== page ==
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First-time home buyers have a big task ahead – they need to find a house that meets all of their requirements for space, comfort, yardage, school quality, and dozens of other characteristics while keeping to a budget.

These evaluations need to be carried out on a limited set of choices, under deadline, and while the buyers are busy with their jobs. It’s not easy! Lacking the experience of doing it once or more just adds to the difficulty. Here’s a list of things to remember when it comes to buying a first house.

1. Don’t Overpay

It’s essential to come up with a hard budget before looking at houses, not after. Think about current lifestyle, like rent payments, utilities bills, and renter’s insurance. If it is hard to manage those bills now, don’t plan to pay more than that for housing bills.

Sure, it is true that at the end of the mortgage, the house becomes an asset rather than a cost. But in the meantime, it is still going to be a big monthly liability.

Don’t fall into the trap of extending the mortgage for a longer time to decrease the payments, either. That vastly increases the amount of insurance the mortgage accumulates and could lead to paying double what a shorter mortgage would cost over the lifetime of the loan.

2. Don’t Anticipate Wealth

Everyone loves to have a rosy view of the future. It’s true that for most people, they will experience an increase in income as they move up in their field and grow older. However, nobody can predict exactly when a promotion or new job is going to start bringing in more money. Especially these days, once-secure jobs are turning from lifelong guarantees into surprise layoff targets.

It is never a good idea to budget for more money than you know you have, and that goes double for a house, which is likely the most expensive thing you will ever buy. Combine that with the major risk of assuming a loan hundreds of thousands of dollars in size, and it is clear that it literally pays to err on the conservative side. If anything, budget for a house payment that would still be affordable in a crisis, like the loss of a primary income stream.

3. Don’t Forget The Fees

Buying a house comes with a lot of extra fees and payments that first-time buyers sometimes don’t know. Closing fees, insurance payments, homeowner’s insurance, and property taxes – these are different all over the country and from house to house, and they might be an unpleasant surprise.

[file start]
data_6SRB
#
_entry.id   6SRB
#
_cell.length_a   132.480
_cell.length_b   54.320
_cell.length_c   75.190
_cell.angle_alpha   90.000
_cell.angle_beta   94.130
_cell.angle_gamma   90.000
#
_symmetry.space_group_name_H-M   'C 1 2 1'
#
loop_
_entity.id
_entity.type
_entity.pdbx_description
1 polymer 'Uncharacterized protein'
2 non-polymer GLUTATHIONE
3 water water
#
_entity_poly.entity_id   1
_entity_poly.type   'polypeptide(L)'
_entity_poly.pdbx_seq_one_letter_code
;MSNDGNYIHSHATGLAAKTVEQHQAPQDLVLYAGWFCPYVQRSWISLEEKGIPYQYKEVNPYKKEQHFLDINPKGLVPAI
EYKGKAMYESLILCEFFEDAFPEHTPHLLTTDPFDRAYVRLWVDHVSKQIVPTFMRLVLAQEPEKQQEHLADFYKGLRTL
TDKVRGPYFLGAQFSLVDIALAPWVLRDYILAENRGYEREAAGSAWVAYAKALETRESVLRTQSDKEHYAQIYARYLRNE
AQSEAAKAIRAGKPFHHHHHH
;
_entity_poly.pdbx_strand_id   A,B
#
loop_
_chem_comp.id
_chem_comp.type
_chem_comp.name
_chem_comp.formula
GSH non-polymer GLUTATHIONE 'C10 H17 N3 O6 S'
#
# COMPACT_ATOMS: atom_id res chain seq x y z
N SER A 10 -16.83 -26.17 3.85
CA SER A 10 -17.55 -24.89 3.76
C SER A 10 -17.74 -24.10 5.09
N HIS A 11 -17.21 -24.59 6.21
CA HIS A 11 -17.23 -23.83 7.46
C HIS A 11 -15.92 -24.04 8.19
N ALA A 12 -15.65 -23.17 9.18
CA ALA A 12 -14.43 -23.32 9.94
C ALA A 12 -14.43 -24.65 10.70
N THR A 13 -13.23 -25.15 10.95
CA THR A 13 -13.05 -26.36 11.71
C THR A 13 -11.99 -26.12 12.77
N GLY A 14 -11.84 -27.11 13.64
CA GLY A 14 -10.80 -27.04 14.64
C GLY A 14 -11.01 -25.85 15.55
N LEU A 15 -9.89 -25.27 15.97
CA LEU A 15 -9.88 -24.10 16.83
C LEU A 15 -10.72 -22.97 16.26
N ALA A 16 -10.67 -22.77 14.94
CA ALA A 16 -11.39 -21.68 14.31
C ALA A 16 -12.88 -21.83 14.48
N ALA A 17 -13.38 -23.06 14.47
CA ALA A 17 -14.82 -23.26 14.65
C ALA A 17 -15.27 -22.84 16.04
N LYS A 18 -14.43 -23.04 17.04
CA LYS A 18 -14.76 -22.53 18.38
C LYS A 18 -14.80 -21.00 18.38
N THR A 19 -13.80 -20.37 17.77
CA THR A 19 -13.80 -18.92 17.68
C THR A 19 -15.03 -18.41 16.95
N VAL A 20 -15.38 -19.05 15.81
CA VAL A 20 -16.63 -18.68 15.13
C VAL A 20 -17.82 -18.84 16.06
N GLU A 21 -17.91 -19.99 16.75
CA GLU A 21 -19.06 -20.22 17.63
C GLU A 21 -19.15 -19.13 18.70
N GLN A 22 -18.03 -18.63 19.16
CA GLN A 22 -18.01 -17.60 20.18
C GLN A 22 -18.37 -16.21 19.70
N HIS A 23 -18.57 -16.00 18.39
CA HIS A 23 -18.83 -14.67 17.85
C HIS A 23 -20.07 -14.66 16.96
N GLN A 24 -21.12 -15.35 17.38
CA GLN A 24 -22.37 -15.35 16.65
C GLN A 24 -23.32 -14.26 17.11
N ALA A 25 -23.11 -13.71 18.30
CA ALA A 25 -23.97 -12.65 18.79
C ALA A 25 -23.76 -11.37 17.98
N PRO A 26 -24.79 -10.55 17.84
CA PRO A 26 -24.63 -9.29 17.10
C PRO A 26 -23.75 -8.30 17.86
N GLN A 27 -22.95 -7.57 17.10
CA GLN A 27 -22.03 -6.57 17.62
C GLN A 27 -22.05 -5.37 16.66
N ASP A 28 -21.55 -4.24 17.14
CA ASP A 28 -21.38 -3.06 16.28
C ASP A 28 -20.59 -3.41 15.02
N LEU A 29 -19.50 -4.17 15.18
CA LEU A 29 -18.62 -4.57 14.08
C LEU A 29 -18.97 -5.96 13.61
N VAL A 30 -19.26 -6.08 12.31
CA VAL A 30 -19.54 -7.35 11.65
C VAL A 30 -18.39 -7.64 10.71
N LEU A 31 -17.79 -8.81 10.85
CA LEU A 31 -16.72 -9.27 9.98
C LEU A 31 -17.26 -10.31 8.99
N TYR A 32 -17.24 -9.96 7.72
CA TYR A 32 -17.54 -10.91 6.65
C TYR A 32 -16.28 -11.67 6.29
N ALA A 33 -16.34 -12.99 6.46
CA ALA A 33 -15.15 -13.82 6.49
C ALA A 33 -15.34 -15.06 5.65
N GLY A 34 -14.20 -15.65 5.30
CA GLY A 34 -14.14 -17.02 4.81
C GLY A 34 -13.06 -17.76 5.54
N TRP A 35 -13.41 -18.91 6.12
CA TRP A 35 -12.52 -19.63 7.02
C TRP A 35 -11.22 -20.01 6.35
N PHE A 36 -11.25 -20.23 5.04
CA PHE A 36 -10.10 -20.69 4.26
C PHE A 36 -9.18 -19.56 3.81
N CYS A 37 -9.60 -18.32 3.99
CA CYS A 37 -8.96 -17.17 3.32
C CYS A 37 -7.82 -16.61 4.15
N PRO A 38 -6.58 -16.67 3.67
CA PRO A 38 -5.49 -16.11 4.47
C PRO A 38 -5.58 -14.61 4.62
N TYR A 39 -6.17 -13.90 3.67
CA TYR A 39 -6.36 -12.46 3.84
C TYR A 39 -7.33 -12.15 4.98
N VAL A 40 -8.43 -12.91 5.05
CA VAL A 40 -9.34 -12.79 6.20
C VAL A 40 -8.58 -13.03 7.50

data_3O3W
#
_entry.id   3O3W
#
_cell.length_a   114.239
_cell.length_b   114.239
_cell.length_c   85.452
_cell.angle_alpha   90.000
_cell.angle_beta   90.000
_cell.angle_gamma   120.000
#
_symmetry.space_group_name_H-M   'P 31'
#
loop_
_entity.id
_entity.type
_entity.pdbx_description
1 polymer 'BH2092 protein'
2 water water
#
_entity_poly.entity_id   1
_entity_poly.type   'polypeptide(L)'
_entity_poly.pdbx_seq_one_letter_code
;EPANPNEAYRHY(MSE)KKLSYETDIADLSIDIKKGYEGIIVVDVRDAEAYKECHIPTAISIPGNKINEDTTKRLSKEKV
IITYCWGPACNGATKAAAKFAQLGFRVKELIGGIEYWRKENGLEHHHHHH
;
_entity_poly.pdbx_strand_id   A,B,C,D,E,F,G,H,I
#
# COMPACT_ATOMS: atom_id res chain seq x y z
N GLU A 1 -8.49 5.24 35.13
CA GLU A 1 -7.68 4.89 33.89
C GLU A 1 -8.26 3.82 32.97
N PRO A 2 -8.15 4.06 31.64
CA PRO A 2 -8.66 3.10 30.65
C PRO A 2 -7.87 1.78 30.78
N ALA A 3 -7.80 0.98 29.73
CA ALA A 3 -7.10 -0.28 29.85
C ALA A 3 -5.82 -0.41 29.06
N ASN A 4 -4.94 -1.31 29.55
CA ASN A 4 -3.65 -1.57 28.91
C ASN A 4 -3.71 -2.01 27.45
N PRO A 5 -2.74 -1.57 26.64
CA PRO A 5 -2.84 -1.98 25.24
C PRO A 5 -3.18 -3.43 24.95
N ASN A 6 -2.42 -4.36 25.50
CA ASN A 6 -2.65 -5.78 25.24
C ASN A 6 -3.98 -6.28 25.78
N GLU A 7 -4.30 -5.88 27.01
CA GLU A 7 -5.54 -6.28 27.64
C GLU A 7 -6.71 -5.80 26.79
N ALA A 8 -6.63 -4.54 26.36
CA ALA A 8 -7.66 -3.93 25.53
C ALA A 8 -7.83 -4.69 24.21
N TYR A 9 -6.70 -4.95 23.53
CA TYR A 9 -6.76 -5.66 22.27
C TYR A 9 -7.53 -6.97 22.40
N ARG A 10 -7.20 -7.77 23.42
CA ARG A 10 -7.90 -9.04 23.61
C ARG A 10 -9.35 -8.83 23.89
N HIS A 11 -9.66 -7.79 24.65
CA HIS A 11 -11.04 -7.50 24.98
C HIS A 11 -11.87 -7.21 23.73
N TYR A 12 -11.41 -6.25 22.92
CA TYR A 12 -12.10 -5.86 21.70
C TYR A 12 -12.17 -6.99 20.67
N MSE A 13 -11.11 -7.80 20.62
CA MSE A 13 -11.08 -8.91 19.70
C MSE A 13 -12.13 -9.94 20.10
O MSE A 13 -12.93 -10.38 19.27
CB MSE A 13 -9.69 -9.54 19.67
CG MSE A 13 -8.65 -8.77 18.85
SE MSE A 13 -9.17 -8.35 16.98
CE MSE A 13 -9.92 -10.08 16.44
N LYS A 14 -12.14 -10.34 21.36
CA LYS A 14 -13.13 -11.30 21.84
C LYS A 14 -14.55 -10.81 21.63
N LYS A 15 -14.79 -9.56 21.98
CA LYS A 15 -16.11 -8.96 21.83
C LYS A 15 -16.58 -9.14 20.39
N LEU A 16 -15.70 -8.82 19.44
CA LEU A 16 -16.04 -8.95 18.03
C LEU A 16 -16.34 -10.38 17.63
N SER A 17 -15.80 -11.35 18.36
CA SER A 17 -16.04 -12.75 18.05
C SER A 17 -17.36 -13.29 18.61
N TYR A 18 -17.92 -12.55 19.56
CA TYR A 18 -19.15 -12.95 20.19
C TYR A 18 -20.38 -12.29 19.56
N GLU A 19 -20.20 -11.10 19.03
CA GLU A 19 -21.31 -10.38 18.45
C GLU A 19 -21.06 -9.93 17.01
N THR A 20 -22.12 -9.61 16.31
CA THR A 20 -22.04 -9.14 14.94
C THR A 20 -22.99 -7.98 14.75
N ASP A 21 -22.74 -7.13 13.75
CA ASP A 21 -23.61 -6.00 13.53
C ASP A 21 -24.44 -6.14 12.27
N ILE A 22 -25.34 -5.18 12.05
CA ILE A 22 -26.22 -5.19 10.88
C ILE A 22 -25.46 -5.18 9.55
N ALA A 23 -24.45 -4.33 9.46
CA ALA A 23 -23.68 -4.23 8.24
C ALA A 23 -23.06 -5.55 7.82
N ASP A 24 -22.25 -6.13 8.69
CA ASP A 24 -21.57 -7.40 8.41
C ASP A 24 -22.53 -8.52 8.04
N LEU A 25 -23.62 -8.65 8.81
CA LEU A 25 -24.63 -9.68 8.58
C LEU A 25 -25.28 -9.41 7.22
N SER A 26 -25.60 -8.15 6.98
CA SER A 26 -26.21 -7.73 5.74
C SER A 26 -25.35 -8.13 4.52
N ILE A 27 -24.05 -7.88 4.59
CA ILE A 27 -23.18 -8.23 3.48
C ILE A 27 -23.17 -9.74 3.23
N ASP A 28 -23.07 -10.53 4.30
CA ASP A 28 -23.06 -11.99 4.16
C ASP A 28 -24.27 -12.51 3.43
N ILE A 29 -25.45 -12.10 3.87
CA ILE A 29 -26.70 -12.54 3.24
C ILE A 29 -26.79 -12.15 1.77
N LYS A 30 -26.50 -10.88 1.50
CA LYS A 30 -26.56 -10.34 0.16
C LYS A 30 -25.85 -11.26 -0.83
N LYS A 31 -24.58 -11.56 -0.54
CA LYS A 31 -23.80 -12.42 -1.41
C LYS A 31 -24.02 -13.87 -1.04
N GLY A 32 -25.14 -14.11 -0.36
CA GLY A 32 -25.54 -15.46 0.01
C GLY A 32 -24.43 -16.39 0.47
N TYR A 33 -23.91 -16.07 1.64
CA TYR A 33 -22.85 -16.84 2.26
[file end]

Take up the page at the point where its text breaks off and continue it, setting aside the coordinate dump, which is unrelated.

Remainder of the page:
Find out how much they will cost as far in advance as possible. The initial payment for settling in and the monthly costs of running the house can both be much higher than expected if the new owners haven’t done their due diligence. Figures for these costs should be available early in the process. The easiest way to find them is just to ask the previous owner. If that is somehow too burdensome, state-level averages are often free to view on the Internet.

4. Do Get An Inspector And Other Protections

image-41When dealing with something as big as a mortgage, it’s important to protect yourself as much as possible. First of all, make absolutely sure to get the house inspected. No seller tells a buyer about hidden deficiencies like mold or bad floorboards.

It’s the responsibility of the buyer to be on top of that and have everything checked out by an external inspector. They can find all kinds of things that a layman can’t, and they have more time to dedicate to just looking for flaws. They also don’t have a vested interest in making a potential dream house look good.

Another useful precaution is a contingency clause in the mortgage. A contingency clause protects the buyer in case they lose a job or other source of income and become unable to pay for the house because they are no longer approved for a loan. They need not take on the burden of the house out-of-pocket, although the buyer does forfeit any money they put down to secure the house.

5. Don’t Be Too Trusting Or Cynical

While buying a house should be something to worry about, just because of the money involved, it does not need to be a cause for unjustified paranoia. As long as you get an inspector and take a good look at the house, there is no need to harbor further fears of secret flaws.

If you follow these tips, you’ll avoid the biggest financial pitfalls that come up during a house hunt. Remember to stay grounded and don’t get dazzled by presentation – a house is a living space, so treat it like one.